Two Hospitals, Two Paths: Case Studies in Hospital Outpatient Imaging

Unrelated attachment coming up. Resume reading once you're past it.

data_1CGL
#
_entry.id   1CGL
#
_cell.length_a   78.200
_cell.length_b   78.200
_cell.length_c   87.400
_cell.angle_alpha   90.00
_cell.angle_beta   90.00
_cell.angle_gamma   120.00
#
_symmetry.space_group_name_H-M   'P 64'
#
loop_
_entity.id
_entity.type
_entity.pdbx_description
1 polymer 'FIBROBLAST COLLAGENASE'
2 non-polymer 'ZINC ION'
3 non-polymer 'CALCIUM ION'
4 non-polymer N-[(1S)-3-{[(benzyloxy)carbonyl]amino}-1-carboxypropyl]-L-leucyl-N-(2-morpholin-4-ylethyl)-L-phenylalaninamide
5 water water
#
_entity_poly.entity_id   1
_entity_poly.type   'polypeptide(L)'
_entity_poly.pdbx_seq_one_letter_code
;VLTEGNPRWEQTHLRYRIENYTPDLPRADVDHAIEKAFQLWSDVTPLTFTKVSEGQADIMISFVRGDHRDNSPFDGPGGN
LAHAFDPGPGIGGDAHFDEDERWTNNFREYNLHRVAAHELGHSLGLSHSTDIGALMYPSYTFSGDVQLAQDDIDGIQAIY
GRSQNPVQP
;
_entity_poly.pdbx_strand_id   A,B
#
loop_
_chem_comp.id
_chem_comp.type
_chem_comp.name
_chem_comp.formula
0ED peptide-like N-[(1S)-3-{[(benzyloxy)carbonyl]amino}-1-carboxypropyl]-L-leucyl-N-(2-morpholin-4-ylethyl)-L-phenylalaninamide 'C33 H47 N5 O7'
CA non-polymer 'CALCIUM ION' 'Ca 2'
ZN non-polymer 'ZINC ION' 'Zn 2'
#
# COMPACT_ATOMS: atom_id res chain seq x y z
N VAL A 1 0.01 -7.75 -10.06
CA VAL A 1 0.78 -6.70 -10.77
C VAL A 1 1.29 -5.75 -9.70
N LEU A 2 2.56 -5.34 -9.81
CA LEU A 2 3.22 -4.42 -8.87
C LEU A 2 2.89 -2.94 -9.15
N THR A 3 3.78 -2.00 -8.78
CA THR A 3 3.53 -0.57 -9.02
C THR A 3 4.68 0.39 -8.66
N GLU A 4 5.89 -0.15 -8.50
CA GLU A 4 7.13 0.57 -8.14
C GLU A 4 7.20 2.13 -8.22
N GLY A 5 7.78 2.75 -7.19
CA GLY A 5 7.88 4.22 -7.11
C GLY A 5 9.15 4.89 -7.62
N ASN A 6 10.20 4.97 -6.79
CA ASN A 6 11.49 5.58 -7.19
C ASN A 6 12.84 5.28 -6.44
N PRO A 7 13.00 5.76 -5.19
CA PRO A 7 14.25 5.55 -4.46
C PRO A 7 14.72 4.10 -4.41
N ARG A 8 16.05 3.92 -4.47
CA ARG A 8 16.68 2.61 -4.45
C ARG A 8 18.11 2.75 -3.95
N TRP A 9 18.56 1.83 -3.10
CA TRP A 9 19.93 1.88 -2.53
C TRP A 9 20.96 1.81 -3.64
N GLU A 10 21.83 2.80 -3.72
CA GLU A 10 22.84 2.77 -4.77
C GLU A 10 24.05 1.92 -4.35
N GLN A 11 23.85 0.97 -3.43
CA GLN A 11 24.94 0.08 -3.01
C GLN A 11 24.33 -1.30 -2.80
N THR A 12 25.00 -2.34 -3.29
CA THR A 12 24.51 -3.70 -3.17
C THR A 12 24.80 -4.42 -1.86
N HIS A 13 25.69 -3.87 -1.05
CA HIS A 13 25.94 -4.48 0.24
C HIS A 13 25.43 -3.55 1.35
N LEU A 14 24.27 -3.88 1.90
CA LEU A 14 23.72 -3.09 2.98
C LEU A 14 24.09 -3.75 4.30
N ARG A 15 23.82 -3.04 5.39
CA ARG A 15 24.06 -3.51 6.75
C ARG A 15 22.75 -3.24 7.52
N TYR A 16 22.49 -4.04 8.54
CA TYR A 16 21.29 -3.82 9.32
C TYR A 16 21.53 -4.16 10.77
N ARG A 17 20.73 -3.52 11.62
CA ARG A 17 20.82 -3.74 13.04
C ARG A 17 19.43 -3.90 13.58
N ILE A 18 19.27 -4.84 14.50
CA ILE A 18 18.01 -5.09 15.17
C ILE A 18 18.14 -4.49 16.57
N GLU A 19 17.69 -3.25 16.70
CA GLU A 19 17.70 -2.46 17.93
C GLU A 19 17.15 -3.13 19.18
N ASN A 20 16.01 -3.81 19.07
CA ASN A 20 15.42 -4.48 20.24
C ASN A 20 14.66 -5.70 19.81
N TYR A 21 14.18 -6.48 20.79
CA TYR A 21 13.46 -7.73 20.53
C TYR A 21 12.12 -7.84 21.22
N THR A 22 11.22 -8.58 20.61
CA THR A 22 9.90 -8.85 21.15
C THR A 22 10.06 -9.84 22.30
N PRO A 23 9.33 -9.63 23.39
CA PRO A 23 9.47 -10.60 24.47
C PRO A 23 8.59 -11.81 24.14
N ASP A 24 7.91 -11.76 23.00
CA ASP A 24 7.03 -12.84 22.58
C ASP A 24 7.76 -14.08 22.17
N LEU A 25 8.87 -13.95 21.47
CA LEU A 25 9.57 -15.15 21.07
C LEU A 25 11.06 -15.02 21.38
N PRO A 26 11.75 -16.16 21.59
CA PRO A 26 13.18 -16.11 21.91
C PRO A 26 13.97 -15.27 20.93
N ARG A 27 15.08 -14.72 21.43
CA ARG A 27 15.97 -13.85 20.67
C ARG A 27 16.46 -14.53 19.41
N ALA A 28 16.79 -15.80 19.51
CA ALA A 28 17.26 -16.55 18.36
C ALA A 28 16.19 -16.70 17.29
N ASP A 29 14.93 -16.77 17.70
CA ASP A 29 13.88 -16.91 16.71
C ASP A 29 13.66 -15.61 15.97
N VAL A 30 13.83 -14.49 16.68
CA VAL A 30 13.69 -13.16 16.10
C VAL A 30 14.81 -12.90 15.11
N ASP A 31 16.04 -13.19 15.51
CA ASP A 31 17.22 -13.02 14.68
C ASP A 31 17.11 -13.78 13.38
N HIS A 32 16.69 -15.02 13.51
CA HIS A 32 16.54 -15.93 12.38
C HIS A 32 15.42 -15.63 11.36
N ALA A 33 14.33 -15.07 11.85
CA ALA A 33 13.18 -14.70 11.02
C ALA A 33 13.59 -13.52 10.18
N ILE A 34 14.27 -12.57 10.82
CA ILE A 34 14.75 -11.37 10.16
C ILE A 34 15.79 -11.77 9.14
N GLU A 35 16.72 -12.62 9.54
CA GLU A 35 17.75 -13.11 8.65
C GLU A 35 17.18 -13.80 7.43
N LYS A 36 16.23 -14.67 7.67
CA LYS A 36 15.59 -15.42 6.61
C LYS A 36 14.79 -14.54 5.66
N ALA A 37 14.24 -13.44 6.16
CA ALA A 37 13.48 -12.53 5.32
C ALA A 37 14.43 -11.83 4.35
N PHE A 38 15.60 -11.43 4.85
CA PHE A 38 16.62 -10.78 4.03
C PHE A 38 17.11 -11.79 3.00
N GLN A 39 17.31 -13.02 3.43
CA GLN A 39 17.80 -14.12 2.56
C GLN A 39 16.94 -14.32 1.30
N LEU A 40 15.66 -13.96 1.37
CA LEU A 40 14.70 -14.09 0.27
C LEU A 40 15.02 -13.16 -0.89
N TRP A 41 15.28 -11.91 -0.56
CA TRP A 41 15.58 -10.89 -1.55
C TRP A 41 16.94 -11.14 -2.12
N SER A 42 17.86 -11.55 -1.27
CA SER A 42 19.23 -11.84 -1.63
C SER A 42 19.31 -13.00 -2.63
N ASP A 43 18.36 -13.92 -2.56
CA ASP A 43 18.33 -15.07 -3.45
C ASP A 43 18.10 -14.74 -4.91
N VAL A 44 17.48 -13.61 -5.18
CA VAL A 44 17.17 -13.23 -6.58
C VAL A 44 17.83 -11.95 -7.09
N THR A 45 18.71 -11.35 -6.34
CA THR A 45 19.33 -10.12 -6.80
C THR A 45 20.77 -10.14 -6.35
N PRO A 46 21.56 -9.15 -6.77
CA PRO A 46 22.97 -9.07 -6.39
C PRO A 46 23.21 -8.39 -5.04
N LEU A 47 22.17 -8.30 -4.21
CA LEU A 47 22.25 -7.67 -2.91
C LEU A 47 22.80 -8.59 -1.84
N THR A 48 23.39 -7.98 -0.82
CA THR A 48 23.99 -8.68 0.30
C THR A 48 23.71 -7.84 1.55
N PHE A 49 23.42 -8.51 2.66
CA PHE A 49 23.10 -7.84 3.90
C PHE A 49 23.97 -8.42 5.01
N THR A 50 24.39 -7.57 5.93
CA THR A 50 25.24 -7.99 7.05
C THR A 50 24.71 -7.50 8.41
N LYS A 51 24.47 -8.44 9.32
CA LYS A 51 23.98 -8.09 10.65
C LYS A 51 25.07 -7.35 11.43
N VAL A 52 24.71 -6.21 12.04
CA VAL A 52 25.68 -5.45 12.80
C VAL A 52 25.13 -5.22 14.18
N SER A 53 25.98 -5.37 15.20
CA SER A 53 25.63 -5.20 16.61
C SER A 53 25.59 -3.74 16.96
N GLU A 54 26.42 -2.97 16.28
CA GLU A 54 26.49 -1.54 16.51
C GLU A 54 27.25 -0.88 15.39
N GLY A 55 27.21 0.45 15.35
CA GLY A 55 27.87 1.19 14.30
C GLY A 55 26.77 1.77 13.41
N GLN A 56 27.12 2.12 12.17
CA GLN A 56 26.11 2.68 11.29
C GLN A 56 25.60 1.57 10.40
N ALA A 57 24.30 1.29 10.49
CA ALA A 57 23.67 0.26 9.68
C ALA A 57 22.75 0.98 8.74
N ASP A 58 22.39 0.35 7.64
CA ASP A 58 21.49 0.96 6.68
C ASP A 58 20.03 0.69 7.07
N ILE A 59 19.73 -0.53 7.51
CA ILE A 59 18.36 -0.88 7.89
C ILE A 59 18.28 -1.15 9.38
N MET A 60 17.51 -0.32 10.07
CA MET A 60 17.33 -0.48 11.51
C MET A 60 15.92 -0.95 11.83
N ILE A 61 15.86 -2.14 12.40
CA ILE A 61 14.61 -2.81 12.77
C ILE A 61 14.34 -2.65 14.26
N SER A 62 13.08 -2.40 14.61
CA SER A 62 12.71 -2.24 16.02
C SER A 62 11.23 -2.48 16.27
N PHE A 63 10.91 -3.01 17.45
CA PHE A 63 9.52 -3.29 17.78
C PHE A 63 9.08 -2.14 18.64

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The outpatient imaging enterprises of Premiere Health Partners, Dayton, Ohio, and Robinson Memorial Hospital, Ravenna, Ohio, could not be more different. The three-hospital health system, for instance, opened 6 imaging centers within nine months and partnered with three radiology practices. The county hospital went solo, with one imaging center and sole ownership. Both, however, achieved their mission: volume is steadily building in the new freestanding as well as existing hospital-based outpatient imaging operations, successfully stemming the outflow of outpatient imaging studies to community-based imaging centers, while maintaining hospital-based reimbursement. A linchpin to both successes was choosing the right leadership, according to Craig Anderson, Sr, founder of Charis Healthcare LLC, Hudson, Ohio, a consulting company that was engaged to facilitate planning for both ventures. “If you are going to be successful, one of the keys is to not put these outpatient centers under department heads in your organization, but to go out and recruit best-in-class service delivery executives to manage these centers.” Premiere Health Partners Prior to accepting the CEO position at Vanguard Imaging Partners, Joseph Bryzynski performed the more abstract task of strategic planning and business development, first for Good Samaritan Hospital and then for Premiere Health Partners, a three-hospital health system resulting from the merger of Good Samaritan, Miami Valley Hospital, and Middletown Regional Hospital in the greater Dayton, Ohio area. “I was feet-on-the-ground, still responsible for activities specific to Good Sam, but we also started to talk about what it means to be a system,” Bryzynski explained. “Do we compete with each other? What service lines do we focus on? Outpatient imaging became one of the areas we felt Premiere needed to focus on, and I became the business development person within Premiere to spearhead that effort.” The hospitals had a sense of urgency in moving forward with the imaging project as it rightly recognized it could not compete on the basis of service with the many outpatient imaging centers appearing in their community. “The patients coming out of the trauma program, the emergency department, and the inpatient side always got first priority,” Bryzynski acknowledged. “Premiere basically decided, we are either going to be in the outpatient imaging business or not, and if we are, we are going to have to create a different model to be competitive in that industry.” Within an 18-month period, the three hospitals and 37 participating radiologists went through the entire organizational process to form a new entity, including operating, governance, and legal agreements, opening its first center in July 2005, and five subsequent centers, with a seventh planned to open next month. “Not only were we trying to build patient volume, but we had to build a company,” Bryzynski recalled. “This was not done as a department of the hospital. So policies, procedures, hiring of employees, payroll, an accounting system, a billing company, all of this was happening in parallel, while we were out developing our centers and picking which communities we were going into.” Vanguard first assessed the primary and secondary service areas for the three hospitals in Southwestern Ohio, eliminating sites that were closer than 10 miles to each hospital. They merged the market assessment tools the hospital had with the tools Charis had and ended up with a long list of communities ranked and prioritized based on competition, population growth, supporting physician base, and demographics. After defining the critical mass of centers as being six, Vanguard chose the top six communities and began looking for space to lease. All but one of the centers is multi-modality, including high-field open and closed MRI, CT, ultrasound, and X-ray. The company is currently struggling with the decision of whether or not to add mammography. “When we started this venture, it was before the days of digital mammography,” he noted. “So we’ve gone from a $67,000 capital expenditure to a $600,000 capital expenditure.” All of the major local financial institutions were approached for financing. “We basically have a partnership with one of the large financial institutions in the Dayton area,” Bryzynski said. “The hospitals and radiology groups put in their equity contributions to get us through the first year, year-and-a-half of our startup operations. But as far as build-outs of our centers, equipment purchases, and supplies, that is all being financed through the bank.” Culture: The Service Ethic Bryzynski knew, above all, that he had to set a new standard for retail-based care in the communities he served. “The thing I am most proud about, even more than the facilities and the equipment and how quickly we did the facility side of things, is the culture we have been able to put together in a nine-month period of time,” Bryzynski confessed. “It is just amazing to me. Right now we have 65 employees in Vanguard, and we will soon have more than 75 when we open our 7th center. We realized that in our market, in our part of the country, the population is not growing. Therefore, if we were going to grow Vanguard, we were going to be taking business from someone else, and the way we were going to do that is based on service.” Hiring criteria included a competitive spirit and a service orientation. To transform those personal qualities into an organizational culture, Vanguard implemented a robust training program that would help employees internalize the principals in a book referred by Anderson, Ken Blanchard’s Raving Fans. “The definition of a raving fan is pretty simple,” Bryzynski explained. “If you experience Vanguard, you are going to want to come back to Vanguard for any future imaging needs, and when you leave Vanguard you are going to be telling good stories about Vanguard to your friends, family physicians, and their office staff. So it’s almost like a word-of-mouth, win-the-clients-over—one physician, one patient at a time—marketing campaign. After four training sessions in nine months, Vanguard employees are talking the talk. “The language that they talk about in the book has been adopted by the employees, and we are delivering great, great service,” he said. Vanguard centers are scoring close to a 5 out of 5 on monthly patient and physician satisfaction surveys, Bryzynski reported A monthly newsletter called the Shield helps stoke the competitive fires by sharing raving fan stories. “There’s a healthy competition with the employees,” Bryzynski offered. “They almost compete with each other to have great raving fan stories. On the entrepreneurial side, they are just driven by volume. They know volume is the key to our success. We’ve got hospital-based reimbursement, and we’re all big boys and girls, so we are doing a great job of controlling expenses. Our success is totally dependant on what kind of volume we are going to be able to generate, and that spirit is inbred in all of the centers: they are constantly trying to break the weekly record, or the daily record, or the monthly record of MRIs or CTs, so it is that kind of healthy competition.” Another factor that drives the competitive spirit is the fact that all employees, whether they are field service representatives calling on physicians or the receptionist who greets incoming patients, have the opportunity to earn an incentive payment, primarily based on volume. “Now this year, there will not be any incentive payments because we are still in the start-up year where we are ramping up our volumes,” Bryzynski said. “But there will be incentive opportunities for all of the employees at Vanguard, not just the sales people, not just the managers. If you are a scheduler sitting at the front desk, you probably have as many contacts with the physician offices and patients as the people in the clinical area. I think they all know they have a very important role to play with the volume growth.” Radiologist Incentive Anyone who has tried to reach a consensus in one radiology practice has to marvel at the health system’s ability to engage three radiology practices in an enterprise that was up and running with seven imaging centers in 18 months, especially in a joint venture that offered a less than 50-50 split. “We started out like most joint ventures, in which the physicians were looking at a 50-50 type of deal,” Bryzynski began. “But we convinced them that if we got a higher percentage of ownership for the hospital, there was the likelihood that we could negotiate hospital-based reimbursement and the physicians are hopefully going to experience a much higher cash distribution at a lower ownership percentage than they would have had with a higher percentage, because of the difference in reimbursement rate. The majority control is with the hospital.” An improved ability to retain and recruit partners was an additional incentive for the practices. “It’s very competitive, supply and demand is not good for their specialty,” Bryzynski noted. “There was some turnover prior to Vanguard that was happening at all three groups. If you drill down to ask why someone could make more money in Cincinnati versus Dayton, in a lot of cases, it was because they had the ability to participate in some sort of joint venture to get passive income. Our radiologists did not have that opportunity before Vanguard.” Bryzynski acknowledged that Vanguard Imaging Partners is part of a larger ambulatory movement for the hospital. Prior to rolling out Vanguard, he developed what may be the largest ambulatory facility in the nation, Samaritan North Health Center, [city, state], opened in 1995, and helped facilitate an oncology joint venture between the health system, medical oncologists, radiation oncologists, and urologists. This fall, one of the hospitals will open another large ambulatory facility. “I think the hospital is recognizing that the world of the outpatient is growing, technology and managed care is driving things in that direction,” Bryzynski said. “In order to be competitive, they need to be competitive with the ambulatory model as well.” Robinson Imaging of Kent As the only hospital serving Portage County, Robinson Memorial Hospital, Ravenna, Ohio, has the entire county in northern Ohio to itself. But that was not the case on the outpatient-imaging front. Aware that entrepreneurs and physicians were introducing imaging equipment in the county, the hospital attempted several times without results to develop a joint venture with one of the three radiology groups that serviced the hospital. “In 2004, the hospital made a strategic decision to bid out radiology services, and we actually got one group to come in and run the professional component for radiology,” reported Rick Clough, who serves as VP of operations at Robinson Memorial Hospital, Ravenna, Ohio. “At that time, we dusted off our plans for outpatient imaging and decided to take another crack at it, to see if it still made sense. We also had at that time competition from other hospitals from the east looking at our service area as a potentially profitable part of town to come into, and they specifically were looking at outpatient imaging.” Clough, who four years ago traded the CFO position for the opportunity to immerse himself in operations, brought in Charis Healthcare for marketing and research support at the end of 2004, and presented a plan to the board in first quarter 2005. Final approval came in April, and space was reserved in a physician office building owned by the hospital. “We started construction in earnest in September 2005, opened the center January 31st of 2006, and it’s been very, very successful,” Clough said. Anderson concurs. “One of the reasons Kent Imaging is so interesting is that they built this best in class ambulatory care center and its volume grew significantly, but the hospital’s grew as well,” Anderson noted. “In fact, both entities had an increase in volume and growth, so the net revenue impact back into the system was significant.” Robinson Imaging of Kent [link to:], located in the Kent Medical Arts Building in Ravenna, includes high-field open MRI, CT, ultrasound, general X-ray, DEXA, mammography, and PET. “We are the only center, hospital really, in northern Ohio with the exception of the Cleveland Clinic, that has a fixed PET, and it’s doing very well,” Clough said. The Robinson Brand Clough said the hospital considered the question of brand very carefully, and ultimately decided to use the hospital brand. “Because Robinson is the only hospital located in Portage County, we felt it was important to keep our name out there,” he said. “We branded the center as Robinson. We’ve done a lot of work on building our reputation.” In fact, last year Robinson received an award from the Jackson Organization, Laurel, Md, for the highest increase nationwide in market recognition, an honor that may have been aided by the hospital’s marketing campaign for its new imaging center. “In some markets there is a value of using the hospital’s brand and in some markets there’s not, and a lot of it has to do with competition,” Anderson explained. “If you are in a very competitive market and you are branded as part of the hospital, then entities aligned with the competing hospital will just naturally not use your service With Robinson Memorial, there is much less of a competitive environment, so there was a lot of value in leveraging the brand of the hospital.” Medicare reimbursement requirements were also considered, as the hospital wanted to retain hospital reimbursement. “If it’s off-site, people have to know that it is a department of the hospital,” Clough explained. Clough estimates that the facility is doing approximately 16,500 procedures a year, drawing primarily from surrounding Portage County, population 150,000. And while the growth rate at the hospital has slowed slightly, volumes continue to grow in both locations. “We’ve seen a little bit of a shift, but we’ve had growth,” Clough acknowledged. “Our growth at the hospital has continued to climb, but maybe not at the percentage we’ve seen in the past.” Market research performed in advance of building the center identified a significant amount of outpatient imaging leaving the county and going to Robinson’s competitors in the Akron market. “That was what we were trying to do: pull that business that was leaving back into Robinson’s mix,” Clough said. “And it did work. We did see a substantial increase in total exams last year.” Unlike Vanguard, the center is operated as a department of the hospital, with central scheduling through the hospital. “When a patient calls and says I want an MRI, we ask if they want it here at the hospital or do they want it at the imaging center at Kent,” Clough explained. “There’s about a 15 mile separation between the two.” However, Robinson knew that the outpatient imaging game would be won on service excellence, and the hospital took additional care in selecting service-oriented employees. “We posted the positions, and opened it up to new candidates and people from the hospital,” Clough said. “We brought in two thirds new and did take some from the hospital, and then back-filled the hospital positions.” Because the staff would be floating back and forth, Robinson did not choose to pay its outpatient staff differently than the hospital staff. And the hospital staff underwent the same customer service training as the outpatient center employees, resulting in some unexpected and welcome cross-fertilization. “When we went into the outpatient imaging center business, we knew we had to have more of a customer focus, and referring physician service from the staff,” Clough said. “So we did some intensive customer service training at the imaging center, but we have also done the same training at the hospital.” Charis’s Anderson was impressed with the results. “They took the best-in-class processes they learned in a non-hospital setting and brought them back in the hospital to improve the way they delivered care in the hospital,” he noted. And in bringing services closer to the patient, Robinson essentially is leveraging the outpatient experience on behalf of the hospital, Anderson said. “If your volume is good, then what you are doing is strengthening your feeder system back into the hospital for tertiary care.”